New York’s fight against animal abuse is for the better

New York’s fight against animal abuse is for the better

New York’s fight against animal abuse is for the better
March 28
21:35 2017

As the Society for the Prevention of Cruelty to Animals announced on Facebook, March 23 marked a “victory for animals” in Niagara County, New York. The mistreatment of animals has gone on for far too long and, little by little, counties are trying to make living situations better for our furry friends.

On Tuesday, lawmakers in Niagara County voted to close the loophole that has allowed individuals who have been convicted of mistreating animals to avoid being placed on the Niagara County Animal Abuse Registry.

Finally, animal abusers are starting to receive proper justice for their crimes. They can no longer hide from the truth of their wrong doings. From now on, if someone is or has been convicted of mistreating animals, they will be placed onto the Animal Abuse Registry. Even if they make a plea deal with the Niagara County court, their name will still go on the registry.

According to Lockport Journal, this solution “gives judges and the District Attorney the authority to require that animal abusers who plead down to a lesser charge, such as a violation, to register with the animal abuse registry.”

Animal shelters all around the Niagara area are filled with excitement. This gives them the recourse they need to make sure they are sending animals to a good home.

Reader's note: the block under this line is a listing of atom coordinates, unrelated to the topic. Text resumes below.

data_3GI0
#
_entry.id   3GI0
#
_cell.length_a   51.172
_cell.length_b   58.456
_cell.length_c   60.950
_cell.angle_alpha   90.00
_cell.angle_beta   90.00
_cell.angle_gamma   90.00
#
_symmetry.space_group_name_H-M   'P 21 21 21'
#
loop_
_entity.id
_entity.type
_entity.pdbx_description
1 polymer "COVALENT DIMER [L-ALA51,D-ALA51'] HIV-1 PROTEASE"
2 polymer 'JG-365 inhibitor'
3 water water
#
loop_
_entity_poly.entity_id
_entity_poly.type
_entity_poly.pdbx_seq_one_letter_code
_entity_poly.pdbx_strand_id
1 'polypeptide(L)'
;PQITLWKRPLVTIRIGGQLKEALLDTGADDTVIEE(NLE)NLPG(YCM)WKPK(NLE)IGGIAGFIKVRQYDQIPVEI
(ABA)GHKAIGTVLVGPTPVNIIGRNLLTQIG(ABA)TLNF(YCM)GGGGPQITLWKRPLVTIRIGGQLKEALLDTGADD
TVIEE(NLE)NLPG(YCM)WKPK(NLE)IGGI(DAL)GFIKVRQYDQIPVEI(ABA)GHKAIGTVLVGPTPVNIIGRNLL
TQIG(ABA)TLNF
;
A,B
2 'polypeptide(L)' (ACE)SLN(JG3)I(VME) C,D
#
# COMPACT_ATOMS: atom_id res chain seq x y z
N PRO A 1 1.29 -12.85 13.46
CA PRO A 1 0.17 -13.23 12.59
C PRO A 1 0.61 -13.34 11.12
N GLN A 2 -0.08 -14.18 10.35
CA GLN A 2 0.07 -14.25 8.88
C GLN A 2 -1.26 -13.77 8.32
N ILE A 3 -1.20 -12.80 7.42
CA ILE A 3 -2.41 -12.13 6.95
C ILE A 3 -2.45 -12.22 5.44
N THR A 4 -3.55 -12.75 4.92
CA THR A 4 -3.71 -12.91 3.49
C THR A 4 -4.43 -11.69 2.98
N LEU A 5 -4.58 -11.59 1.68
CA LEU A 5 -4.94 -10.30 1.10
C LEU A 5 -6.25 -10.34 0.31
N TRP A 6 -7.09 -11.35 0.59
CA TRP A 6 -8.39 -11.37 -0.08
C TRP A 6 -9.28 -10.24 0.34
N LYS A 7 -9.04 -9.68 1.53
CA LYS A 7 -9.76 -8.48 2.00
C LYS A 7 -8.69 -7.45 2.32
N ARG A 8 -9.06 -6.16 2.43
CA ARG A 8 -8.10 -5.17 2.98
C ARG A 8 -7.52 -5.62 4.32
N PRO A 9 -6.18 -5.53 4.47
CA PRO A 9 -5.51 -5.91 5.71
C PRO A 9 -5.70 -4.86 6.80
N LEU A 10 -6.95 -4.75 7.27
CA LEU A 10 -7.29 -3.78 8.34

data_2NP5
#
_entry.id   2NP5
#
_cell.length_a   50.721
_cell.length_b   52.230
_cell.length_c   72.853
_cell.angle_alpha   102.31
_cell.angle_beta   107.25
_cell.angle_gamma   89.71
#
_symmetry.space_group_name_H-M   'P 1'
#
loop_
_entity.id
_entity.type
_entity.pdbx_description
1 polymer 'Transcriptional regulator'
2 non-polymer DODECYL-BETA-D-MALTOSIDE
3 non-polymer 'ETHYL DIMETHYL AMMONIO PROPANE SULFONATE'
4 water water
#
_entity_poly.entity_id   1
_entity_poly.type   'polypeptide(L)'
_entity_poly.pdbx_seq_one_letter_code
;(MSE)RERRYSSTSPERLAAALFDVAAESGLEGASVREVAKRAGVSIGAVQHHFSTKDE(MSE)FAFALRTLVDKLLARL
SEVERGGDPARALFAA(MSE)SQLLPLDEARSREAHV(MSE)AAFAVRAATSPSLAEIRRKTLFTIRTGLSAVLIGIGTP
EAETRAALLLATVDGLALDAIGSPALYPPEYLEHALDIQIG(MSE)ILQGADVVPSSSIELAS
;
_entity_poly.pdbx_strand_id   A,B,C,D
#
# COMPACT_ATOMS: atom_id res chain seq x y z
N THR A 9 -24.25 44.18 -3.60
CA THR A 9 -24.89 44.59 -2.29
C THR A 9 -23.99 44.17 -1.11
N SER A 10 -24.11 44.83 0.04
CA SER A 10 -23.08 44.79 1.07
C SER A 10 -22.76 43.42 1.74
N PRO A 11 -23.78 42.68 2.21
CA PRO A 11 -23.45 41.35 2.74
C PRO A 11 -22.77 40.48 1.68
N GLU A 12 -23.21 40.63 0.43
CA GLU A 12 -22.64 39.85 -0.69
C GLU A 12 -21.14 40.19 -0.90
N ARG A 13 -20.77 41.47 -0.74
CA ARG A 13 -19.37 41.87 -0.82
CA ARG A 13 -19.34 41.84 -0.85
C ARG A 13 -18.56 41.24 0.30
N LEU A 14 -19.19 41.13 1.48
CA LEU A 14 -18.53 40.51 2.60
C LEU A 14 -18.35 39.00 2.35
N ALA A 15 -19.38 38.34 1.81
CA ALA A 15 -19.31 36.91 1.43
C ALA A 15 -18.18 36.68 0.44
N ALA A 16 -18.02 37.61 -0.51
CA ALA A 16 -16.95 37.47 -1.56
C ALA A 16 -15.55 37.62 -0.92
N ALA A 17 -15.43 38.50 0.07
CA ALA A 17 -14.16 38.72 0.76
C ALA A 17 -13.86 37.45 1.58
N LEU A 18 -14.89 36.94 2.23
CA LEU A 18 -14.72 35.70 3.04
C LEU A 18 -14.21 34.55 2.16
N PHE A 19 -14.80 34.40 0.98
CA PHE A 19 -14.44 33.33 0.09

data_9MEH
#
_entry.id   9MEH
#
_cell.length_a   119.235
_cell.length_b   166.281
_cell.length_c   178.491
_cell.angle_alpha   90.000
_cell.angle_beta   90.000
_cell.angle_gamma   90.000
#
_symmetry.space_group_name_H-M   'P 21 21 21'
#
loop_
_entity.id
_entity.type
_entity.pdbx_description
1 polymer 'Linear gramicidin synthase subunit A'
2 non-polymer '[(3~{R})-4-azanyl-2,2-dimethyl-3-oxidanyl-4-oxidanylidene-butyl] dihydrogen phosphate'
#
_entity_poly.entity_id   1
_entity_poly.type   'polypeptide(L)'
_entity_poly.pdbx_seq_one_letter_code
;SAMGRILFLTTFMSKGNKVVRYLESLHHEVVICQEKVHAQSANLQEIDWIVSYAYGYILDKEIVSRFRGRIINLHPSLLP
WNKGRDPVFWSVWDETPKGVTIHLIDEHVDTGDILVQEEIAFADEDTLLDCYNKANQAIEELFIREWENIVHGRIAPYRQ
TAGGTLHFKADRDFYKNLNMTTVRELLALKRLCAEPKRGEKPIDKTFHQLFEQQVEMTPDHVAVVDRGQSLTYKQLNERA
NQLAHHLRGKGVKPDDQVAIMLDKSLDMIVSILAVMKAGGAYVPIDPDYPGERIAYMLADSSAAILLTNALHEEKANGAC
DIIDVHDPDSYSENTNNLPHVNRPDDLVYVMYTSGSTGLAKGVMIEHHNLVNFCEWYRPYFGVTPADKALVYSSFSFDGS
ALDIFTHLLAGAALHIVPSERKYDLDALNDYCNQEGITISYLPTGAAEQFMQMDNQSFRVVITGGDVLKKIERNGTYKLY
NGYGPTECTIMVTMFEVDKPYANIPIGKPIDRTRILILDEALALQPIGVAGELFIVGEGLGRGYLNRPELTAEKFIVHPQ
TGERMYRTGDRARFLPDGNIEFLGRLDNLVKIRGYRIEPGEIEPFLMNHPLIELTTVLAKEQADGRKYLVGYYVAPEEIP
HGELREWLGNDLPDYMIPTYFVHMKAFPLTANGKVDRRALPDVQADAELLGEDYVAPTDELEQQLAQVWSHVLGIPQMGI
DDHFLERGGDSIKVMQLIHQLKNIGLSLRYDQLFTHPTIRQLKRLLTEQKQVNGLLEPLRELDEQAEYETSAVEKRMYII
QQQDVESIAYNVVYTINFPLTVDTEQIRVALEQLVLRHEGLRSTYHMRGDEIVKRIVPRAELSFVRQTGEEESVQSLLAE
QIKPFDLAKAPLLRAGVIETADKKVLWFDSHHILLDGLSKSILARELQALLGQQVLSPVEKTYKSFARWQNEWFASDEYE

Americans cannot ignore the fact that animal abuse has been a recurring problem. According to the Statistic Brain Research Institute, the average number of reported animal abuse and cruelty cases is 1,920 each year. Seventy-eight percent of that number is dogs and cats alone.

Animal abuse is a hard topic for people to discuss. We can try to avoid the situation and believe someone else will take a stand. We may think there are enough activists and support groups who help the situation, then try to stop it from becoming a problem.

I’ve heard people ask, “Why should we care about animal abuse?” I’ve also heard people explain why they would rather people put harm onto an animal then on a human. But abuse is still abuse. If someone is abusing an animal to deal with their inner emotions, then it may only be a matter of time before their aggression is placed on a person. Human and animal cruelties are still the same.

I couldn’t explain why people should care about the welfare of animals better than the Friends of Captive Animals can. “When we tolerate cruelty to animals, we are tolerating cruelty itself and cruelty has a harmful effect on human society,” FOCA says on its webpage. “Civilization and peace need co-operation to exist and cruelty does not promote co-operation.”

Niagara County’s very own Dennis Virtuoso, a lawman who sponsors the animal legislation, said to Lockport Journal that “the Registry helps defend the animals because animals have no other recourse.”

New York counties such as Niagara, Albany and Rockland have all closed loopholes that allowed animal abuse prior to this time. I can only hope Texas counties are next.

Featured Illustration: Samuel Wiggins

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Bethany Wallace

Bethany Wallace

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